The law enforcement officers who marched through Homewood and Lincoln-Lemington Wednesday weren't focused on the route they were taking.
They were more concerned about the path taken by the young people who live in those troubled neighborhoods.
"Somewhere, when kids were 8 years old, they wanted to be doctors, lawyers, scientists, policemen or firefighters," said Gregory T. Rogers, president of the Pittsburgh chapter of the National Organization of Black Law Enforcement Executives. "But from that time to them ending up being drug dealers, we lost them. This organization is trying to find that gap where they were lost."
NOBLE, founded in 1976, brings together black law enforcement executive officers with the goal of public service and improving conditions in crime-ridden urban communities. On Wednesday, the group concluded its 37th annual National Training Conference and Exhibition in Pittsburgh.
As part of their five-day visit, NOBLE members organized the "Justice by Action" march, giving residents of Homewood and Lincoln-Lemington a chance to interact with police chiefs, captains, sergeants and other ranking officers.
"When NOBLE marches, we want to show we care and give a positive police presence by going through heavily populated neighborhoods who are faced with trouble," said Louie Allen, a retired FBI agent who is from Homewood and graduated from Westinghouse High School.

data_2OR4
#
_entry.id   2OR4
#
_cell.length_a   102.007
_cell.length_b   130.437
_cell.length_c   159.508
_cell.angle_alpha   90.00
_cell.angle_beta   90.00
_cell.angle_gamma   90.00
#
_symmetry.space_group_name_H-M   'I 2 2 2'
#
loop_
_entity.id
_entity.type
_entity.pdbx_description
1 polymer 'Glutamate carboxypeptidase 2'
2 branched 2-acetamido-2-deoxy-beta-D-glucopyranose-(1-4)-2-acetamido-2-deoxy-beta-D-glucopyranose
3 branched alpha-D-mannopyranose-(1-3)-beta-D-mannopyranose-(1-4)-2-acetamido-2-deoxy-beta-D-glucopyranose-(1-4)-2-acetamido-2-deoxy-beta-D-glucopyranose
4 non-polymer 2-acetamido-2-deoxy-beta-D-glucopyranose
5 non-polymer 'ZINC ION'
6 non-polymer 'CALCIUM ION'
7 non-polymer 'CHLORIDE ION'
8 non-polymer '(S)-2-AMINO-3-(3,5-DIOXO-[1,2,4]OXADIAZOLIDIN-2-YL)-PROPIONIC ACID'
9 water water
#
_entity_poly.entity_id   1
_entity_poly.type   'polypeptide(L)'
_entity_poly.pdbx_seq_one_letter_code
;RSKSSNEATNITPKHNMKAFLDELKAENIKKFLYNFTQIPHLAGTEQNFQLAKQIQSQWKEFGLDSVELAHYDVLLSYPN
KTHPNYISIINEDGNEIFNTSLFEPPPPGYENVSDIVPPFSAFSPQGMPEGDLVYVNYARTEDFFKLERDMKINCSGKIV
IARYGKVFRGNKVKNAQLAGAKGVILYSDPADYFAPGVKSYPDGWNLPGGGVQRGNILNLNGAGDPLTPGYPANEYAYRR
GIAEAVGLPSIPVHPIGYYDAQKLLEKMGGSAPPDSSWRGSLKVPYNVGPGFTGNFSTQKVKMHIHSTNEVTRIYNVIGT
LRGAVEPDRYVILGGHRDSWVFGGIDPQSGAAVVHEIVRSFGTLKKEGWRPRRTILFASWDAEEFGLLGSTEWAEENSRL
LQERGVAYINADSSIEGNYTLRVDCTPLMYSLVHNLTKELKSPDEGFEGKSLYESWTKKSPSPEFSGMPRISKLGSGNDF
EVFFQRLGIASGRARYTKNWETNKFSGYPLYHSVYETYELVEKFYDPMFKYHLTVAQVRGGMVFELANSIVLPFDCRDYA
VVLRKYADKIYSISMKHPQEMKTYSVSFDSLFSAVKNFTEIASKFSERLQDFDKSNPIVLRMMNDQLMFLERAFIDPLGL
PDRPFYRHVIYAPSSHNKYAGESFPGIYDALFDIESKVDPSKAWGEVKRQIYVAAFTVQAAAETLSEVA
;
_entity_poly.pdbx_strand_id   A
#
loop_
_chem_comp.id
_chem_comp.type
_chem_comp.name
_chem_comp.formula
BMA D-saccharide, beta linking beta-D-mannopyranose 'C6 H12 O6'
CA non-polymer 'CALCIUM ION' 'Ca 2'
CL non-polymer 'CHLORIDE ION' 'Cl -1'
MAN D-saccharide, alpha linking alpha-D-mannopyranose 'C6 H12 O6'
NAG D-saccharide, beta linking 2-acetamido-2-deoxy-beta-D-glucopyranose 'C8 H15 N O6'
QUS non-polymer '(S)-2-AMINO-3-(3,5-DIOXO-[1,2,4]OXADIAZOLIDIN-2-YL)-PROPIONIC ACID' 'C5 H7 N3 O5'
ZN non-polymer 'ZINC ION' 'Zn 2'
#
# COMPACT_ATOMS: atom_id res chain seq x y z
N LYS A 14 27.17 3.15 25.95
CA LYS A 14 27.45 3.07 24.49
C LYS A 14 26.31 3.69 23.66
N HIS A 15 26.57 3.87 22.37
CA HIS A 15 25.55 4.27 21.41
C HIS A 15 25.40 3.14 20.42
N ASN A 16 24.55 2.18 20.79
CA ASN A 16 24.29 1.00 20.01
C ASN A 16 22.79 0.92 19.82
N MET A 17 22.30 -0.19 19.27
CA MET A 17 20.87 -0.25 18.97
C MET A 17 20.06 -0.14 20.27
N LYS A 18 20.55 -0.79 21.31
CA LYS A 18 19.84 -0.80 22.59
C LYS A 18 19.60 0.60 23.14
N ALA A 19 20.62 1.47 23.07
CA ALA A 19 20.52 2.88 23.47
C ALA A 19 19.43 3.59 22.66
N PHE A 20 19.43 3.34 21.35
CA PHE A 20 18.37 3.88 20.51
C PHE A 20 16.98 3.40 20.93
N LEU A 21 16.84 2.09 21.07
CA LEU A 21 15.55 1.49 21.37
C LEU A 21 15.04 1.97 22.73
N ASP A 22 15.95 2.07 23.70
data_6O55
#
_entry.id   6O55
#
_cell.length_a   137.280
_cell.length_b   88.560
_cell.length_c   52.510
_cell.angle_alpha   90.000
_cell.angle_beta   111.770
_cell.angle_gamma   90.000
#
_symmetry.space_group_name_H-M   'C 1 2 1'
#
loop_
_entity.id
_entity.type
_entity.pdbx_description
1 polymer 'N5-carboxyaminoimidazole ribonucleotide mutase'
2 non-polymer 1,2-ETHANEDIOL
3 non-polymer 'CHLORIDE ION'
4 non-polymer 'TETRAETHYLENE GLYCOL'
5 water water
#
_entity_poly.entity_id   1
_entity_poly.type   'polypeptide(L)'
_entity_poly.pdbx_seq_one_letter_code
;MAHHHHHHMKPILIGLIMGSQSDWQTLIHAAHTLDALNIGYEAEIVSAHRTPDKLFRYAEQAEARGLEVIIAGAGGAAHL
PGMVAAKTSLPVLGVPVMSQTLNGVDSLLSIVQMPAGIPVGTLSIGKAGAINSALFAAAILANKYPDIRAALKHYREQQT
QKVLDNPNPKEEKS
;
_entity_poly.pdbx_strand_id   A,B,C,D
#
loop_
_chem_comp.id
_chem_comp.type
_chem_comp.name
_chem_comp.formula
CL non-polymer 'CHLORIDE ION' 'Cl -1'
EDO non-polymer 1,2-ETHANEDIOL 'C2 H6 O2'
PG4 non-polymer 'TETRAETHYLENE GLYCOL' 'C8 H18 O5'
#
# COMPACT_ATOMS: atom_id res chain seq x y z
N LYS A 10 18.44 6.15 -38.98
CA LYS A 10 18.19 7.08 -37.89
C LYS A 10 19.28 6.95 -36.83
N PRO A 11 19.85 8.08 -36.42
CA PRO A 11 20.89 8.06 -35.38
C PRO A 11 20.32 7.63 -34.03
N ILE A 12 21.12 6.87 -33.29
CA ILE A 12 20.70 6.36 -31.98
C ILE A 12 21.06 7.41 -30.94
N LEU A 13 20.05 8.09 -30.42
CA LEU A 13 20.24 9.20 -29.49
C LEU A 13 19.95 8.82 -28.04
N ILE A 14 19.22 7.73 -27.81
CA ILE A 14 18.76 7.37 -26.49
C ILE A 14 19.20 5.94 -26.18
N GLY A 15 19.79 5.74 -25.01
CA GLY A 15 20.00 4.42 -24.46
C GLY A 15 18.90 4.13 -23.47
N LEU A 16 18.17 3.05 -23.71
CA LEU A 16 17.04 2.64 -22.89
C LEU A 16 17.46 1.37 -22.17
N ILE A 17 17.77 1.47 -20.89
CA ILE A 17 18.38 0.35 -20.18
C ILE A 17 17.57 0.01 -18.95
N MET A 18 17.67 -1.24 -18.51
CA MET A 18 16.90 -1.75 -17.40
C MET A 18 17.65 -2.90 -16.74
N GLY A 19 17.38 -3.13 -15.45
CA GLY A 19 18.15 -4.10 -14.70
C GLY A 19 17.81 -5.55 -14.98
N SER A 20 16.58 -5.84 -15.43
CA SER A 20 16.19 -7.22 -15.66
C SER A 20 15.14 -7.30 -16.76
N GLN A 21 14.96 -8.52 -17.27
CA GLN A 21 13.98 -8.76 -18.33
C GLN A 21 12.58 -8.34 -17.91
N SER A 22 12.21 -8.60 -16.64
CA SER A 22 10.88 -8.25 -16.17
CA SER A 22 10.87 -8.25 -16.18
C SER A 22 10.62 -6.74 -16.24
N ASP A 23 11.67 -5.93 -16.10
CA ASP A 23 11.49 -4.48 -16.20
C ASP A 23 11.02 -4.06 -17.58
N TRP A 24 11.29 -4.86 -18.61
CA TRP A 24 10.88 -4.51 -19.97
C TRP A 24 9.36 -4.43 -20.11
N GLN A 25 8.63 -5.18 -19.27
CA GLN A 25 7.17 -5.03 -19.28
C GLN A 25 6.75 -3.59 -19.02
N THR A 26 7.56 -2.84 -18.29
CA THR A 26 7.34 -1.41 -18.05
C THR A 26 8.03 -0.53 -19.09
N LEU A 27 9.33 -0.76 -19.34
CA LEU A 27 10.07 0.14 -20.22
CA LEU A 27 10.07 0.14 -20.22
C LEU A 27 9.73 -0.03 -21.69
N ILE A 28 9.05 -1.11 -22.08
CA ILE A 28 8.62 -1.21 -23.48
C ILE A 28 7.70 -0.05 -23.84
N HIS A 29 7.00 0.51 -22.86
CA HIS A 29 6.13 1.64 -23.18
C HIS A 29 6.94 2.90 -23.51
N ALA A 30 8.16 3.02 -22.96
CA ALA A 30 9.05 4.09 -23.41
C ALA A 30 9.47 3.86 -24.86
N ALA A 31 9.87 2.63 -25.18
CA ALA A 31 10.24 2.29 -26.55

More than a dozen buses dropped the officers at the intersection of North Homewood Avenue and Kelly Street to begin their walk "to give back to the youth," said Lance Hatcher, interim police chief at Morgan State University in Baltimore.
"We want to galvanize and have a better partnership with the youth and show there are high-ranking black officers who are here to serve the community," Chief Hatcher said.
The African-American Music Institute, which received a community award from NOBLE for its work with youth, led the 1.5-mile parade route to the Mount Ararat Baptist Church, playing "When the Saints Go Marching In."
Neighborhood residents cheered the officers, shouting thanks for keeping them safe. Some stood atop cars, saluting the decorated officials, while others waved from behind the windows of their homes.
"We march for you young people because you are our future," said Maurita Bryant, NOBLE president and assistant chief of operations for the Pittsburgh bureau of police. "We march to church to show our faith. We are servant leaders."
The conference concluded with a candlelight memorial to NOBLE's fallen members and founders.
Correction, posted Aug. 8: Retired FBI Agent Louie Allen graduated from Westinghouse High School. This story has been updated to provide the correct name of the school.
Kelton Brooks: email@example.com. First Published August 8, 2013 4:00 AM